7. Initially, we see Musarrat through Atiq’s eyes [pp. 26–27]. Do the face-to-face interactions between husband and wife [pp. 53–58] change your impressions of her and of the nature of their marriage? At what point in the novel does Musarrat’s character come into her own?

  8. What qualities do Musarrat and Zunaira share? What are the differences between them? To what extent are these differences attributable to their respective ages, social position, education, and religious beliefs?

  9. Are the issues confronting the two couples universal? How has the situation in Kabul increased the harm and hurt in their relationships? Have their marriages been strengthened in any way by their dire circumstances?

  10. In addition to the main plot, Khadra presents the stories of Mirza, Nazeesh, and Qassim. In what ways do these vividly drawn secondary characters expand your understanding of Afghan culture, history, and values? What, for example, does Mirza’s advice to Atiq to divorce his wife [pp. 26–27] suggest about the willingness of some Afghans to accept the fundamentalists? What insight does Qassim’s character offer into the brutalizing effects of war and tyranny? How does Khadra bring out Qassim’s human side? Nazeesh, once a mullah respected for his erudition, "was found one morning stalking along the avenues, wildly gesticulating, drooling, eyes bulging" [p. 65]. Does Nazeesh—both a holy man and a madman—see the transformation of his country in a way that eludes the other characters?

  11. Compare the sermon delivered by Mullah Bashir [pp. 94–95], Qassim’s speech about destiny [p. 118], and Musarrat’s musings about her fate [p. 119]. What do these passages demonstrate about the various ways religious teachings can be interpreted?

  12. In the context of the novel, has the Islamic clergy abandoned its religious mission and its moral responsibilities? Drawing on what you have read about the rise of fundamentalism in Afghanistan and other countries, do you think that this is an accurate picture? What light does the novel cast on the differences between devout faith and fanaticism?

  13. The loss of intimacy is perhaps the most devastating effect of the Taliban’s rule. In addition to the troubled marriages of the main characters, how is this theme woven into the novel?

  14. References to swallows occur throughout the book, sometimes in literal descriptions and at other times, as metaphors for the women draped in burqas. Why is the juxtaposition of the literal and the metaphorical significant in the context of the novel’s themes? What do the swallows symbolize? Do they suggest different things at different times?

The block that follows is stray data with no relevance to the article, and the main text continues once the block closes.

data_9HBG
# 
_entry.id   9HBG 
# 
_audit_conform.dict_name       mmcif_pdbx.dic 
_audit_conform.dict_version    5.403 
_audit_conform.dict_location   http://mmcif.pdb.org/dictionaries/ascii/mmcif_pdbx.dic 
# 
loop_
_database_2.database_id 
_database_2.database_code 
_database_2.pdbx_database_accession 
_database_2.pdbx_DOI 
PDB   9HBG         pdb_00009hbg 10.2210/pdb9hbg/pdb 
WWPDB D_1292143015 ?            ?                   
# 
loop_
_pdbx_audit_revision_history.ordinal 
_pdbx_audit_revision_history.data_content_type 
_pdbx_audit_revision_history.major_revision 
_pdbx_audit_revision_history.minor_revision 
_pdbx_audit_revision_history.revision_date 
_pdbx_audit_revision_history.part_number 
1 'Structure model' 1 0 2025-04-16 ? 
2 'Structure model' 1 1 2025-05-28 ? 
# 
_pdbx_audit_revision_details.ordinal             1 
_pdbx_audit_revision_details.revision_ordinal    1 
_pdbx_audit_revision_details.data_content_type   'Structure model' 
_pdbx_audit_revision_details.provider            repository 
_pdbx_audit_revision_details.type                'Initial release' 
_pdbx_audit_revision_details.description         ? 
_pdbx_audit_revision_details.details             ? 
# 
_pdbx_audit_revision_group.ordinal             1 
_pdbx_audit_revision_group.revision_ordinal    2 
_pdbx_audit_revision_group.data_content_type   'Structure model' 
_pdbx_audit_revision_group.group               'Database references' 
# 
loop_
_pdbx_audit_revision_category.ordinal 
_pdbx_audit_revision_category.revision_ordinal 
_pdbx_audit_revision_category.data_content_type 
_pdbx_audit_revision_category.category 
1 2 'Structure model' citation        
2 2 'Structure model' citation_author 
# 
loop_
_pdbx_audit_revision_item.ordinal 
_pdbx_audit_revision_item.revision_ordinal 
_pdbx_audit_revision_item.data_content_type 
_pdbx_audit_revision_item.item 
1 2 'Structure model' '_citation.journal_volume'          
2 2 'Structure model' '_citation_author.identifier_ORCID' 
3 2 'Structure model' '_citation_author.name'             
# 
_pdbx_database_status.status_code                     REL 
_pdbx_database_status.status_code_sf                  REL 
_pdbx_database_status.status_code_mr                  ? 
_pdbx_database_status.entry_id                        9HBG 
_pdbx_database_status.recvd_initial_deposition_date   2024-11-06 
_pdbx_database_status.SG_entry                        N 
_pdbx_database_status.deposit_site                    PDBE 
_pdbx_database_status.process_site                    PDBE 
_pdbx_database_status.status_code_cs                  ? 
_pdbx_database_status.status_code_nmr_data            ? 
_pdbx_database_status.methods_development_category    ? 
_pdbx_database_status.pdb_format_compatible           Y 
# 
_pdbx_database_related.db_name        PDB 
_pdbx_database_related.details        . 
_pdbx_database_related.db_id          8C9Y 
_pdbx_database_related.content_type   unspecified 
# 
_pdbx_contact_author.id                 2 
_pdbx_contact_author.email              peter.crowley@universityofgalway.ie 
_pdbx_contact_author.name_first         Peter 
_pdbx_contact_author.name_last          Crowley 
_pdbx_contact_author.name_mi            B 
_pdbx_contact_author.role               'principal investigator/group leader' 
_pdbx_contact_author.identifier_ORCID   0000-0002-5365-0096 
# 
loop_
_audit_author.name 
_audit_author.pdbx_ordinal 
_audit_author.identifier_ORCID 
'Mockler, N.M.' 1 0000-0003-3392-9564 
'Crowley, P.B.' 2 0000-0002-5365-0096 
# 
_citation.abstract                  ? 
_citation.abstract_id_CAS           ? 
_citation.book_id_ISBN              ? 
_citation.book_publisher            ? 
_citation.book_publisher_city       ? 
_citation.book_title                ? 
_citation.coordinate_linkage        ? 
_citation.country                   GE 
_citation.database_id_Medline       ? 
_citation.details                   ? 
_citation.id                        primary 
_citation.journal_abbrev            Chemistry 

15. From the stoning of the adulteress at the beginning of the novel to the stoning death at the end, The Swallows of Kabul presents many images of physical violence. What other kinds of violence does Khadra explore? Can the demeaning treatment of women, the suppression of free expression and movement, and the imposition of extreme religious orthodoxy also be defined as violence?

  16. After the attacks of 9/11, America invaded Afghanistan, ending the rule of the Taliban. Despite continuing unrest, Afghanistan held free elections in the fall of 2004. What aspects of Afghan culture might undermine this step toward democracy? Can a Western military presence, as well as Western political and economic pressures, offer lasting solutions to the issues Khadra raises in the novel?

  17. In the preface, Khadra writes that the story about to unfold is "like the water lily that blooms in a stagnant swamp" [p. 3]. Which character—or plot element—represents the lily? Despite its darkness, is The Swallows of Kabul ultimately a novel about hope and the possibility of redemption?

  18. The author, Mohammed Moulessehoul, was an Algerian army officer who originally wrote under his wife’s name, Yasmina Khadra, to avoid military censorship. Why does he continue to use the feminine penname, although he has retired from the army and now lives in France? What does this suggest about his views and on his role as a writer?

Suggested Reading

Margaret Atwood, The Handmaid’s Tale
Jung Chang, Wild Swans
J. M. Coetzee, Waiting for the Barbarians
Gil Courtemanche, A Sunday at the Pool in Kigali; Louis de Bernieres, Birds Without Wings
Anne Frank, The Diary of a Young Girl
Philip Gourevitch, We Wish to Inform You That Tomorrow We Will Be Killed with Our Families
Nadine Gordimer, The Pickup
M. E. Hirsch, Kabul
Khaled Hosseini, The Kite Runner
Christina Lamb, The Sewing Circles of Herat
Azar Nafisi, Reading Lolita in Tehran
Orhan Pamuk, Snow
Ahmed Rashid, Taliban
Åsne Seierstad, The Bookseller of Kabul
Saira Shah, The Storyteller’s Daughter
William Styron, Sophie’s Choice.

Unless otherwise stated, this discussion guide is reprinted with the permission of Anchor Books. Any page references refer to a USA edition of the book, usually the trade paperback version, and may vary in other editions.